It’s generally rare for a significant trade to happen in the first few months of a season. Teams have just finished a winter of assembling their rosters for the campaign and don’t give up and start selling so early. Some teams dealing with injuries might want upgrades, but it’s not the time of year to send out a top prospect just to patch a temporary hole in the lineup or rotation. Front offices these days seem to like to push whatever time limits they have, saving their moves until the last moments before the trade deadline, non-tender deadline or what have you.
But there are exceptions, including one prominent one that occurred just shy of two years ago. In May of 2021, the Rays sent shortstop Willy Adames and right-hander Trevor Richards to the Brewers in exchange for righties J.P. Feyereisen and Drew Rasmussen. The trade was rare not only because of the timing, but the significance. Three of the players involved were relief pitchers, but Adames was established as a solid everyday shortstop who still had three-plus years of control. Trades of such players are rare at any time and especially so at at that part of the season.
What’s also of note is that both teams were in contention. The Rays had made the postseason in the two previous years, going to the World Series in 2020. They were 27-19 when this deal was struck, just a game behind the Red Sox in the AL East. The Brewers had made the playoffs three straight years and were struggling a bit in early 2021, but their 21-23 record still had them in the mix, four games behind the Cardinals in the NL Central.
There were a few stars that aligned to make this happen. On the Rays’ end, they had a middle infield surplus that was inevitably going to lead to some kind of move. Wander Franco was the top prospect in the game and on a path to take that shortstop job from Adames. Franco was at High-A in 2019 but jumped to Triple-A in 2021 after the pandemic wiped out the minor leagues in between. At the time of the deal, Franco was hitting .283/.333/.533 for a wRC+ of 126. The Rays had other prospects of note, Taylor Walls and Vidal Bruján, in line for middle infield jobs. Walls actually got called up in the immediate aftermath of the Adames deal, but Franco was up a month later.
On the Brewers’ end, they were in a bit of a bind at shortstop. They had Orlando Arcia at the position for many years but decided it was time to move on. His defensive marks were okay but he had a career batting line of .244/.295/.366 at the end of 2020 for a wRC+ of 71. They opened the season by moving infielder Luis Urías to short, but that went sideways pretty quickly. He had already made nine errors in the first few weeks of the season and wasn’t hitting much either.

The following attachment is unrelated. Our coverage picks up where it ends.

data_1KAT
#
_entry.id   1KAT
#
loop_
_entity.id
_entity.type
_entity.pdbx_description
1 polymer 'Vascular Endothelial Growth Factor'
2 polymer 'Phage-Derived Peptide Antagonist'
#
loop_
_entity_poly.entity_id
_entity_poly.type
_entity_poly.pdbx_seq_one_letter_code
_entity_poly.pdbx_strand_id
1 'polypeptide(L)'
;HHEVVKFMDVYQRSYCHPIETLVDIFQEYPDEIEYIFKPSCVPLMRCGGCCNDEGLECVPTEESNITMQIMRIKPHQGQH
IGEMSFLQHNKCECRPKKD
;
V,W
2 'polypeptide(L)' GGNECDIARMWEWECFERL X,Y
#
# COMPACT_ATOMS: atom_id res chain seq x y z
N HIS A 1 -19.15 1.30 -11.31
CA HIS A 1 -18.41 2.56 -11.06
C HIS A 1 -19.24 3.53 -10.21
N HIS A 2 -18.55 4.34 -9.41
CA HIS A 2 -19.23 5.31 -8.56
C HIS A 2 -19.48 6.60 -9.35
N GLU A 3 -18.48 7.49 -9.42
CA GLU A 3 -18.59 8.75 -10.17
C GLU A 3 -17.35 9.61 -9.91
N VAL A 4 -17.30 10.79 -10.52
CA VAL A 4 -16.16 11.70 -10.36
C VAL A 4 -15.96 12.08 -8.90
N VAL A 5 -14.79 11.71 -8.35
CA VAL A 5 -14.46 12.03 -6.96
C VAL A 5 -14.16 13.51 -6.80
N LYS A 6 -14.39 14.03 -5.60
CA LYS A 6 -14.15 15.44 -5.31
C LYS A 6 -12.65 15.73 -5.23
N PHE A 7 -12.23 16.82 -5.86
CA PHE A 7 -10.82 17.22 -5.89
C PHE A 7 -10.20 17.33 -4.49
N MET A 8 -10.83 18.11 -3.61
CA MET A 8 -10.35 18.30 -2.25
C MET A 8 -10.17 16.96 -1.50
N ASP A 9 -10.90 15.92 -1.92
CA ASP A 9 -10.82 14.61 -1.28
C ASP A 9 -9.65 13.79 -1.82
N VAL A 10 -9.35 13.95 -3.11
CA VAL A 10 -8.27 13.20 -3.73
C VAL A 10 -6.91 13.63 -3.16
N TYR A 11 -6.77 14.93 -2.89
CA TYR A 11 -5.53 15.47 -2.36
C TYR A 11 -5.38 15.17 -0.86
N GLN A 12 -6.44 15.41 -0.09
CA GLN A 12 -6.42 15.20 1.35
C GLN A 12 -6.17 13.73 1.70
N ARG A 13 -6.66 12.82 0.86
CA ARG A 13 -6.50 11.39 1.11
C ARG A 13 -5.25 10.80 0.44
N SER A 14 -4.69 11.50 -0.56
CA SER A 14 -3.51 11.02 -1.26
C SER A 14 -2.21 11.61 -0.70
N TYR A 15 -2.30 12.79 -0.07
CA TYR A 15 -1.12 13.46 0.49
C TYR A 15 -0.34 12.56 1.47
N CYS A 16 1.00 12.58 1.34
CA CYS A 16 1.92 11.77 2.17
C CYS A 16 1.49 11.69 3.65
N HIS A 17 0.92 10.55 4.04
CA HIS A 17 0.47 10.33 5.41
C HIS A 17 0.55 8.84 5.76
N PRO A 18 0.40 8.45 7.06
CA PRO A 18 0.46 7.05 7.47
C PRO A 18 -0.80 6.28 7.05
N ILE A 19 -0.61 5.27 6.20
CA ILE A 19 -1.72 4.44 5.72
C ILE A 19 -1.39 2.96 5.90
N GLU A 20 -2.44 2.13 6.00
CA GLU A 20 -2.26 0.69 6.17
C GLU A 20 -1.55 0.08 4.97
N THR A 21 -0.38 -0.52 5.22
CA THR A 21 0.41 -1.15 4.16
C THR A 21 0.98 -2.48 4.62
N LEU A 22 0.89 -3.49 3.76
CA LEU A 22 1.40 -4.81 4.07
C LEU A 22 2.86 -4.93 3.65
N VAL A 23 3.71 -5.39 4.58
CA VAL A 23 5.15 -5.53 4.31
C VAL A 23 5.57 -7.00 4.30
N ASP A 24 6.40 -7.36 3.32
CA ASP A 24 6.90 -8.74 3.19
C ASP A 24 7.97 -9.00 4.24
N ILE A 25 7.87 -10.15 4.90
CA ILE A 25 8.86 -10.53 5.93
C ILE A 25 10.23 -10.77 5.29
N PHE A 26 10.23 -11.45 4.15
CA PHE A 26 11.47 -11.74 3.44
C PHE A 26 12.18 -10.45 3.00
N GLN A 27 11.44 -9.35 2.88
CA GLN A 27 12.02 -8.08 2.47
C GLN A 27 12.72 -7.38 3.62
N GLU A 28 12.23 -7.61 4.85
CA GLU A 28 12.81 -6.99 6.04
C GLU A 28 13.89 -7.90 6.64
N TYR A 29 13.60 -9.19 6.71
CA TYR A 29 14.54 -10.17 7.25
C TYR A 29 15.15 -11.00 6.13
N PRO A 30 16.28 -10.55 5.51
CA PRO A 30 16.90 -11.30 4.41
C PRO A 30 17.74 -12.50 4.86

Those factors all contributed to bring this rare trade to fruition, which was since gone well for both clubs. Adames fortified the shortstop position immediately and has been a fixture there since. He was out to a slow start at the time of the trade, hitting .197/.254/.371 as a Ray, but he hit 20 home runs for the Brewers in the remainder of the 2021 campaign and produced a batting line of .285/.366/.521 in that time for a wRC+ of 136.
The Brewers ended up winning the division by finishing with a record of 95-67, five games up on the Cards. They just missed the playoffs last year, but that was no fault of Adames. He hit 31 home runs and slashed .238/.298/.458 for a wRC+ of 109. His speed and defense helped him tally 4.6 wins above replacement, per FanGraphs, tying Corbin Burnes for the team lead. He’s still with the club this year and can be retained via arbitration for 2024.
As for Richards, he was only with the club for about six weeks, getting flipped to the Blue Jays in July alongside Bowden Francis, with first baseman Rowdy Tellez coming the other way. Tellez has also been a key contributor for the Brewers, tallying 35 home runs last year and hitting .219/.306/.461 for a wRC+ of 110. Though that was very similar production to Adames at the plate, he doesn’t provide nearly as much in terms of speed or defense, leading to lesser tally of 0.8 fWAR on the year.